Introduction to tuning forks from the National Museum of American History
Technically, a tuning fork is an acoustic resonator. When struck it produces several tones – a fundamental and at least one harmonic – but the fork’s shape tends to minimize the harmonics and within a few seconds only the fundamental can be heard. The tone a fork makes is determined primarily by the length of its “tines” (or prongs). Longer tines vibrate more slowly and thus produce a lower tone. Shortening the length of the tines allows them to vibrate faster and thus produce a higher sound.
The invention of the tuning fork is generally credited to the British musician, John Shore, in 1711. Strong used his fork as a pitch standard to tune musical instruments, a task for which they are still used today. In the 19th century, advances in manufacturing made it possible to create extremely precise tuning forks, which were made in sets and used as tone generators to identify and measure other sounds. By the last decades of the 19th century, tuning forks were among the most precise of all scientific instruments. Specialized techniques were developed to use them for measuring different kinds of vibrations, and they were frequently used as high-precision timing standards. Albert Michelson, for example, used light reflected from the vibrating tines of a tuning fork to make his historic measurements of the speed of light.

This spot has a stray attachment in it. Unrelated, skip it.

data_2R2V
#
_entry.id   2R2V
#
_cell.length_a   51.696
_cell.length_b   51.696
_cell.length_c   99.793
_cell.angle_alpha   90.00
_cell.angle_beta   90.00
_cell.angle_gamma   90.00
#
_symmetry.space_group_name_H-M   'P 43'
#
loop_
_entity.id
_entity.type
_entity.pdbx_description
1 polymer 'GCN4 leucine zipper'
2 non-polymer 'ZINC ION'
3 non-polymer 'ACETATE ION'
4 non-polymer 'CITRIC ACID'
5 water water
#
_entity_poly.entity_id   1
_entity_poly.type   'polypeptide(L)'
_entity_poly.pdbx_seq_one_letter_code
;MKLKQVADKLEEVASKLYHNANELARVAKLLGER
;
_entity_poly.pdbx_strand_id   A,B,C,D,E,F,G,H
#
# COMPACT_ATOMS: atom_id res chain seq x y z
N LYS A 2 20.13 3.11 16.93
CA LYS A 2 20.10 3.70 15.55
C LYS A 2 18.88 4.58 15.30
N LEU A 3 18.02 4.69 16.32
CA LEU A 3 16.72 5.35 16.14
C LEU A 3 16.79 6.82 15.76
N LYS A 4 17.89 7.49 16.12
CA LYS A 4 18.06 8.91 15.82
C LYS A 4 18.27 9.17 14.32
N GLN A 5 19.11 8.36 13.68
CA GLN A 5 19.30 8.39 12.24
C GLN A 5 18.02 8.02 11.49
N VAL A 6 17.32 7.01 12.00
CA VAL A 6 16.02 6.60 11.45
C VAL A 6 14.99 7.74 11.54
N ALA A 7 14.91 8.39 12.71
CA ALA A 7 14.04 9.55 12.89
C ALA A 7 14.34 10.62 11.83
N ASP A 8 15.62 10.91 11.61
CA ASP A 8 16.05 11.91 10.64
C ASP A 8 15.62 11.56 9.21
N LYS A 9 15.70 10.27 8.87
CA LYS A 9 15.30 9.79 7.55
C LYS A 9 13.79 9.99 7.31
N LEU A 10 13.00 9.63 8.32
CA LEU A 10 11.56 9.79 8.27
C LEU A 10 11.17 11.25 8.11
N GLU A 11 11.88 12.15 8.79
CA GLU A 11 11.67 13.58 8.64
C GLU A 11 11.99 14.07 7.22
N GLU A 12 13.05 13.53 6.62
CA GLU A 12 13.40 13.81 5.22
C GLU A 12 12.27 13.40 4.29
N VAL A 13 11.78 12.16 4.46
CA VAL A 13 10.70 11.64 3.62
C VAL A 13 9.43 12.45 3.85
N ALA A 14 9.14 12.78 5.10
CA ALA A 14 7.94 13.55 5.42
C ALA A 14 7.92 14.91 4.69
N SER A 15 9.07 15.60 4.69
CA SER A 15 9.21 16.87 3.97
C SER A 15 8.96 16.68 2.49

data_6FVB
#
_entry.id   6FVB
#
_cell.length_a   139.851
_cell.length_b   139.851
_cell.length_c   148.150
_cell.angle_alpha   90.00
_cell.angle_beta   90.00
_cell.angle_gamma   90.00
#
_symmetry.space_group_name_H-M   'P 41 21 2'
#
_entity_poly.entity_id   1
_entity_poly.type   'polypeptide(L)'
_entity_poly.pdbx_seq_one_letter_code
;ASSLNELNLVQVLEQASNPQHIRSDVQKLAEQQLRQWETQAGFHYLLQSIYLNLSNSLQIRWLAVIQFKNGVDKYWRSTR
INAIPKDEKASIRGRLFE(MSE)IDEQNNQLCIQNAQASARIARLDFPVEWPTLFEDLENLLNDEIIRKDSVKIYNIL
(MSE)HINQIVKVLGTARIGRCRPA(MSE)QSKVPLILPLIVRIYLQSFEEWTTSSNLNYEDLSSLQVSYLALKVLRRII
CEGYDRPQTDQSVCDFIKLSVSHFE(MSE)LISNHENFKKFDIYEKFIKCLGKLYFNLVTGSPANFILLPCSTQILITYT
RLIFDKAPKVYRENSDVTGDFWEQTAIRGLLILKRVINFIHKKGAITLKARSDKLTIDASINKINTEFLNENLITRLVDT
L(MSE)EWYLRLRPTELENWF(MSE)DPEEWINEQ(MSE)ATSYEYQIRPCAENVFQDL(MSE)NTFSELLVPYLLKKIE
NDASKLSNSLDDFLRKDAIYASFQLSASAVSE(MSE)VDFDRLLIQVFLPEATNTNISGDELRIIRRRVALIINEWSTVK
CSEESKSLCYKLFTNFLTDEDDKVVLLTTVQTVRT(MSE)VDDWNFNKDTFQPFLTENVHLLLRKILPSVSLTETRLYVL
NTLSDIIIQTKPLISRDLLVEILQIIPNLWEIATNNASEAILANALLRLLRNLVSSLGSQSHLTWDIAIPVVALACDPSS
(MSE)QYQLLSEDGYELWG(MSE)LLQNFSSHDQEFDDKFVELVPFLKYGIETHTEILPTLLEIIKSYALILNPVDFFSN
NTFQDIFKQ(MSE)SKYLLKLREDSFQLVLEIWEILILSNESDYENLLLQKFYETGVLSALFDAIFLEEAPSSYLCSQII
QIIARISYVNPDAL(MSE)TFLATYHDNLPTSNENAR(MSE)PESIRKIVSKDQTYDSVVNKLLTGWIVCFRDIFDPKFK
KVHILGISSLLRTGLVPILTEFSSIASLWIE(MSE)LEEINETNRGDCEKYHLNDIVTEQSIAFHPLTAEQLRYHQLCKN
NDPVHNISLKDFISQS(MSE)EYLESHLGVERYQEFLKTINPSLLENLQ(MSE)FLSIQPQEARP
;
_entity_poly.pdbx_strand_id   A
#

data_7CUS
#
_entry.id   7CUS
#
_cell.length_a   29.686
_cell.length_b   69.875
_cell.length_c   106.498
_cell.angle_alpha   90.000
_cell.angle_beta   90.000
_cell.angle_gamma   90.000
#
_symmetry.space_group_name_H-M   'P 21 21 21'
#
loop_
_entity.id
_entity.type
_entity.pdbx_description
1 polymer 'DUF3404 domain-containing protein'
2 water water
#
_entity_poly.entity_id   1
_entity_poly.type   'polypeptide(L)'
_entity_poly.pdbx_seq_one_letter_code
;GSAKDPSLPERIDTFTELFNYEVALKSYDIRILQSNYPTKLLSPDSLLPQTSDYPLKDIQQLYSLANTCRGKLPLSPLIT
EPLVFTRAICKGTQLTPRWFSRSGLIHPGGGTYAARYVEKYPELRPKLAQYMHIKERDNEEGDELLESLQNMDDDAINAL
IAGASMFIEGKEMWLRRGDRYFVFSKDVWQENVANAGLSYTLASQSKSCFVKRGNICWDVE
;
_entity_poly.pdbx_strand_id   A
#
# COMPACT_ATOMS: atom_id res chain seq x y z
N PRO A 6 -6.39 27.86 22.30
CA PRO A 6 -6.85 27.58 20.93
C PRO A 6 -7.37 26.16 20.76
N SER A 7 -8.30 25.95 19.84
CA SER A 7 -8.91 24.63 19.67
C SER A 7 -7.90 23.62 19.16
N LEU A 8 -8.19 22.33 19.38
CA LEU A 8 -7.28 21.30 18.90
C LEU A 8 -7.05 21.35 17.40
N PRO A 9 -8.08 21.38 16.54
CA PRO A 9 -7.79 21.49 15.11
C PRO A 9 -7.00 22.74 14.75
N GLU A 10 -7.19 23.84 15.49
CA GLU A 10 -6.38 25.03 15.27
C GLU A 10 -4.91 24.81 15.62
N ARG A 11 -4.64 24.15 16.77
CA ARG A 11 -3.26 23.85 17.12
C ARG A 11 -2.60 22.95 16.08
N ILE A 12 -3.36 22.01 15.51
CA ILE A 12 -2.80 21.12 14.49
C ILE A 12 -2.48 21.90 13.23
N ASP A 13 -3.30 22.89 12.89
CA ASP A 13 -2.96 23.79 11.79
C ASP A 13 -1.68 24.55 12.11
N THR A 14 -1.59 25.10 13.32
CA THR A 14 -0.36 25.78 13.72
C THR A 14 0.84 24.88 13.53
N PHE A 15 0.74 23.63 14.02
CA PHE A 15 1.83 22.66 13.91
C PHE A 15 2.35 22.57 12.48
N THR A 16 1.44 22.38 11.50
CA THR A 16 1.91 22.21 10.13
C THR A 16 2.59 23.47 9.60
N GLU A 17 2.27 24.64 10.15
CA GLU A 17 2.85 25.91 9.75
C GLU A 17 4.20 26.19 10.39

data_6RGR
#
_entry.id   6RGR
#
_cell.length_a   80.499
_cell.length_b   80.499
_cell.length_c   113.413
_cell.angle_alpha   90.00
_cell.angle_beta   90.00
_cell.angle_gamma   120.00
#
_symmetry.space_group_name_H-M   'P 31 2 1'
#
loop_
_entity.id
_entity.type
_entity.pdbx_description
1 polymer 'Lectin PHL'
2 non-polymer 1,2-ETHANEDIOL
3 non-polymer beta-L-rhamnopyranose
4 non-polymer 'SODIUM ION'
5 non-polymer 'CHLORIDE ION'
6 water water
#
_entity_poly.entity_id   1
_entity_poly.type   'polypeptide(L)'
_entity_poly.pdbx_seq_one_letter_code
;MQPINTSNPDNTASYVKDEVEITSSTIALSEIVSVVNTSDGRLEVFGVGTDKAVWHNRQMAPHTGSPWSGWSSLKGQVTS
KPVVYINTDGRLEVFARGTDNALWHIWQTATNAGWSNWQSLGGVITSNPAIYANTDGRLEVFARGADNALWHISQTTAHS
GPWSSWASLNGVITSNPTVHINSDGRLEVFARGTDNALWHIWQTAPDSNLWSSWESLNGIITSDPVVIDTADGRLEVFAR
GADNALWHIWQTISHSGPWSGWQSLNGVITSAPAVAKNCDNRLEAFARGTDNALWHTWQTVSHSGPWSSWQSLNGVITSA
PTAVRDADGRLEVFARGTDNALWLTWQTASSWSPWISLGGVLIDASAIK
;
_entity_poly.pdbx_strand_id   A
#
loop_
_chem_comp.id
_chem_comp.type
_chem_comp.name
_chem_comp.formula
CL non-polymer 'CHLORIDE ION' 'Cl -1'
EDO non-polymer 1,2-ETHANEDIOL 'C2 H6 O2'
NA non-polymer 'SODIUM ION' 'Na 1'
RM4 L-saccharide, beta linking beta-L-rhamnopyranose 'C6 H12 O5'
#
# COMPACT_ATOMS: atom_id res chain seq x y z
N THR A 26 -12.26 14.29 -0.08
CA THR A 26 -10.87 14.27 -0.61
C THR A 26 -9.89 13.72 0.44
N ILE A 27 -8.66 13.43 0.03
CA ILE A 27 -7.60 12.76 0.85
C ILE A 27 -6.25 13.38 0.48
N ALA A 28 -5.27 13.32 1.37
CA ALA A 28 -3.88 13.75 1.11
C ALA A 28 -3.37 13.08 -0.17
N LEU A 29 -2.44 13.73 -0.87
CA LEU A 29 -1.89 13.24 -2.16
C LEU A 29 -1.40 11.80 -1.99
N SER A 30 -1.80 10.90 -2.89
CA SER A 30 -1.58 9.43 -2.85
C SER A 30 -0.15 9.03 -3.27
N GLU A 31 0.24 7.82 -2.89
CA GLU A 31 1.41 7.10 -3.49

In the 20th century, the development of electronic technologies for measurement and precision timing quickly replaced technologies that employed mechanical tuning forks. One notable exception has been the introduction, around 1960, of tiny quartz tuning forks in high-precision watches. Maintained in motion by batteries, the resonating forks far exceed the accuracy of conventional mechanical watches.
Source: Steven Turner; Curator, Physical Sciences, National Museum of American History, Smithsonian Institution.
Further information on the Science Teaching Collection and the Smithsonian National Museum of American History can be found here.
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